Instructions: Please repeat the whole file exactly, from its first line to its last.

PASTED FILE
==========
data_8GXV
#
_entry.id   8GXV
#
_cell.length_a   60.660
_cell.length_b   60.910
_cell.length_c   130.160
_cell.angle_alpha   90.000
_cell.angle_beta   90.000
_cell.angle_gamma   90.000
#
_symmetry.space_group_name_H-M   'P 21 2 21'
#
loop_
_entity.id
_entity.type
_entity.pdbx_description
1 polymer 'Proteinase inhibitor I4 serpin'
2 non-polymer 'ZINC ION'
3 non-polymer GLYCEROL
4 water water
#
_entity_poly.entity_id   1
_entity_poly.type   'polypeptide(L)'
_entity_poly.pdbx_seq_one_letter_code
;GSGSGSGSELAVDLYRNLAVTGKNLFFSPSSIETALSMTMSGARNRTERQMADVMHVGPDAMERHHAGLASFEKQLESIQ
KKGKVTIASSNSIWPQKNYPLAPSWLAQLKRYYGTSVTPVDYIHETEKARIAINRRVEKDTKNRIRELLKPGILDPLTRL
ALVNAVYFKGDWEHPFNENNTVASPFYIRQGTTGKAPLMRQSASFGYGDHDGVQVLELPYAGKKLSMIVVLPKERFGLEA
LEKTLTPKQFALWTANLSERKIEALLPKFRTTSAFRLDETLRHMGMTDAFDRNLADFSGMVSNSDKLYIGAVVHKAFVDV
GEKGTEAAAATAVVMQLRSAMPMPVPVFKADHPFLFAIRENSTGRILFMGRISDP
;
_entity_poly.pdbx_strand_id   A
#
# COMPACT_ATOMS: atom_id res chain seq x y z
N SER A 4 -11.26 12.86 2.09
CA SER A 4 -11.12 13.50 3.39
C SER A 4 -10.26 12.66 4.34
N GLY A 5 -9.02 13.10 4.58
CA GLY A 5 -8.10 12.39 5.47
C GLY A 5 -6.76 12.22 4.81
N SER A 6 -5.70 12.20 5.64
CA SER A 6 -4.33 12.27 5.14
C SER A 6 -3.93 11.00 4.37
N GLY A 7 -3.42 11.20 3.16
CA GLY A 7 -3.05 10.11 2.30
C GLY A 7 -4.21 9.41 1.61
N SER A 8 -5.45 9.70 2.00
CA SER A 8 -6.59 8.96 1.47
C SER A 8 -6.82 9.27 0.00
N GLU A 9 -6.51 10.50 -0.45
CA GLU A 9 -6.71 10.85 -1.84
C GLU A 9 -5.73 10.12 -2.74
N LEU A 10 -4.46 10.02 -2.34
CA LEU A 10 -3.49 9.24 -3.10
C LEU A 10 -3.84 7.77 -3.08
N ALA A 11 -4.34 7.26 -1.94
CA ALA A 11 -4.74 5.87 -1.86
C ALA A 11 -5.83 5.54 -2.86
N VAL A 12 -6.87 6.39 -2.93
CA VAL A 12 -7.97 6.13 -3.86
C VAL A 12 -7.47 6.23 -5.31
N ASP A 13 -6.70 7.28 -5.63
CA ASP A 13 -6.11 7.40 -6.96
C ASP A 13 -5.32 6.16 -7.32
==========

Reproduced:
data_8GXV
#
_entry.id   8GXV
#
_cell.length_a   60.660
_cell.length_b   60.910
_cell.length_c   130.160
_cell.angle_alpha   90.000
_cell.angle_beta   90.000
_cell.angle_gamma   90.000
#
_symmetry.space_group_name_H-M   'P 21 2 21'
#
loop_
_entity.id
_entity.type
_entity.pdbx_description
1 polymer 'Proteinase inhibitor I4 serpin'
2 non-polymer 'ZINC ION'
3 non-polymer GLYCEROL
4 water water
#
_entity_poly.entity_id   1
_entity_poly.type   'polypeptide(L)'
_entity_poly.pdbx_seq_one_letter_code
;GSGSGSGSELAVDLYRNLAVTGKNLFFSPSSIETALSMTMSGARNRTERQMADVMHVGPDAMERHHAGLASFEKQLESIQ
KKGKVTIASSNSIWPQKNYPLAPSWLAQLKRYYGTSVTPVDYIHETEKARIAINRRVEKDTKNRIRELLKPGILDPLTRL
ALVNAVYFKGDWEHPFNENNTVASPFYIRQGTTGKAPLMRQSASFGYGDHDGVQVLELPYAGKKLSMIVVLPKERFGLEA
LEKTLTPKQFALWTANLSERKIEALLPKFRTTSAFRLDETLRHMGMTDAFDRNLADFSGMVSNSDKLYIGAVVHKAFVDV
GEKGTEAAAATAVVMQLRSAMPMPVPVFKADHPFLFAIRENSTGRILFMGRISDP
;
_entity_poly.pdbx_strand_id   A
#
# COMPACT_ATOMS: atom_id res chain seq x y z
N SER A 4 -11.26 12.86 2.09
CA SER A 4 -11.12 13.50 3.39
C SER A 4 -10.26 12.66 4.34
N GLY A 5 -9.02 13.10 4.58
CA GLY A 5 -8.10 12.39 5.47
C GLY A 5 -6.76 12.22 4.81
N SER A 6 -5.70 12.20 5.64
CA SER A 6 -4.33 12.27 5.14
C SER A 6 -3.93 11.00 4.37
N GLY A 7 -3.42 11.20 3.16
CA GLY A 7 -3.05 10.11 2.30
C GLY A 7 -4.21 9.41 1.61
N SER A 8 -5.45 9.70 2.00
CA SER A 8 -6.59 8.96 1.47
C SER A 8 -6.82 9.27 0.00
N GLU A 9 -6.51 10.50 -0.45
CA GLU A 9 -6.71 10.85 -1.84
C GLU A 9 -5.73 10.12 -2.74
N LEU A 10 -4.46 10.02 -2.34
CA LEU A 10 -3.49 9.24 -3.10
C LEU A 10 -3.84 7.77 -3.08
N ALA A 11 -4.34 7.26 -1.94
CA ALA A 11 -4.74 5.87 -1.86
C ALA A 11 -5.83 5.54 -2.86
N VAL A 12 -6.87 6.39 -2.93
CA VAL A 12 -7.97 6.13 -3.86
C VAL A 12 -7.47 6.23 -5.31
N ASP A 13 -6.70 7.28 -5.63
CA ASP A 13 -6.11 7.40 -6.96
C ASP A 13 -5.32 6.16 -7.32